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  1. #1
    Join Date
    Oct. 25, 2009

    Default would this be a possible hindgut prob?

    owned horse 6 yrs and has the wet gassy squirts since he was a foal.
    i am constantly trying to resolve this problem since i have had him. and vets are not giving any suggestions or insight to why he has had ,this problem or even what to do about it. last thing was told by vet like 3 yrs ago was "don't worry about it,it will pass. ummm 6 yrs and still going strong.
    his symptoms are when he's gassy he does anywhere from a little trickle to full out squirt(on a worse day)
    -no colic symptoms of any kind
    -poop is as it should be inbetween these episodes
    -movement and attitude is good
    -no sign of discomfort
    -appetite is good(all though he is a sensitive to changes) even when i am very careful about any food changes.doesn't change situation even with this knowledge
    -he does need a bit of energy,but when your speaking about a wb you know they can be a bit lazy,so this doesn't worry me as much.
    i have had past suggestions by a fellow barnmate about putting him on a probiotic or flax,but i am weery of starting a supp without knowing what the real problem is,and doing more harm then good.
    -worming and vacc on reg schedule

    and a lil rant if i may,i frankly am getting a lil tired of washing his hind legs and between his cheeks EVERYDAY.if i don't it dries hard as a rock on his legs and gives him discomfort in movement.
    other then this gassy squirty problem,he is in good health.
    i have probably have posted about this b4,but would love some replies.
    p.s on a side note i definatly do not want to be in the showring,one day with my guy and him wet gassy episodes going on throughout show.not only is it yucky to look at,but won't do much for my turnout of my horse when he walks in/out with yuckiness all over his legs.

  2. #2
    Join Date
    Apr. 19, 2006


    I picked up a project horse last Fall and he has something similar, though not as extreme as yours. I have had trouble putting weight on him as well, though otherwise he's in very good health. I went through the same process as you to try and eliminate the cause. He did a course of Omeprazole to treat ulcers (he's the worrying type), and then a few weeks ago I started him on probiotics (Omega Alpha Biotic 8). Like you, I was hesitant to try it without knowing what exactly was the problem, but it has definitely made a difference for him. It may be worth a try for you, and it won't hurt anything but your wallet.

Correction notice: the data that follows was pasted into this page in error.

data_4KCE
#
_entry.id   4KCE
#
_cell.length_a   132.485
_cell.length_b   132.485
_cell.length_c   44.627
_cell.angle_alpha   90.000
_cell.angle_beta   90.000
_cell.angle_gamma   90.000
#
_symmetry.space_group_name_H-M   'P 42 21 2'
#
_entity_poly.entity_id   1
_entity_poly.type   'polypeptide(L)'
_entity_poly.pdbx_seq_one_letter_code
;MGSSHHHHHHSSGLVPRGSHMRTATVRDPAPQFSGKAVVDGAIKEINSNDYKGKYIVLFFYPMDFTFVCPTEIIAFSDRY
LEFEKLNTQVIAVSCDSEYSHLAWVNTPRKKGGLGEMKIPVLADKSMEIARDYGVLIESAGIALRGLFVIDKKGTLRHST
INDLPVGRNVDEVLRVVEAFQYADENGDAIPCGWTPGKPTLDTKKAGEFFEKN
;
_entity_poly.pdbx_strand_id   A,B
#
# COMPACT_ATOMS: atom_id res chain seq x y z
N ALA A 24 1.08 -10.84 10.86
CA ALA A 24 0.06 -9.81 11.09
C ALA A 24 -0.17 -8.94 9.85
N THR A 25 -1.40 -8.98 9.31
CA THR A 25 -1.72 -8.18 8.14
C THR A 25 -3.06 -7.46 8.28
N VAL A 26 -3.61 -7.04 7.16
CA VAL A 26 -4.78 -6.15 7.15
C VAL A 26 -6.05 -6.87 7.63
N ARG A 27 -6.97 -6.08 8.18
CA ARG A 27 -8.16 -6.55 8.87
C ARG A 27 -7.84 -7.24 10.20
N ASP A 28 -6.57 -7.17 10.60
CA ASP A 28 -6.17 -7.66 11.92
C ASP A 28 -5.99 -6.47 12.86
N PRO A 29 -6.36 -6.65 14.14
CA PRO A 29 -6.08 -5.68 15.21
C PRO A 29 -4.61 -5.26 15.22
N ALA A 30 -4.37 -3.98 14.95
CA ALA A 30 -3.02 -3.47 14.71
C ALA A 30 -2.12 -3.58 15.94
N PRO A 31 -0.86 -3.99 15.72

3. #3
    Join Date
    Jun. 20, 2012


    Try adding a spoon of soda bicarbonate to any bucket feed you give. If the squirts stop in a few days, you most probably have an issue in the hind gut and/or stomach. Its a pretty inexpensive experience. There is no test you can ask your vet to perform that will tell you if your horse has hind gut ulcers, its all about the symptoms and the response to treatment.

    1 members found this post helpful.

  4. #4
    Join Date
    Mar. 19, 2009
    Out West


    I had some experience with this with my horse -- had him checked by the vet, tried many different digestive supplements, etc. What finally seemed to make a difference, and what I've kept him on for over 3 years, is a cup of Aloe Vera Juice mixed in to his morning grain. I buy it by the jug at Trader Joe's -- it costs about $11/jug and the jug lasts about 3 weeks.

  5. #5
    Join Date
    Oct. 19, 2009
    Ontario, Canada


    I had a horse with a similar issue and talked to a bunch of people about their horses with similar issues.

    One horse was allergic to alfalfa and was fine once it was removed from his diet.

    One reacted to flax, again was fine once it was removed. (and I had vet advice to cut flax out as it can make some horses gassy)

    My vet had a number of horses respond well to six months on a hindgut buffer (used KER's EquiShure), but mine didn't, though it seemed to help.

    Mine had an encysted strongyles issue. Some part of the burrowing out/in irritated his hind gut. It took most of a year to get him clear enough that the excess liquid stopped, but it did stop. We needed a biopsy of his hindgut wall to determine the encysted strongyles were likely the problem.

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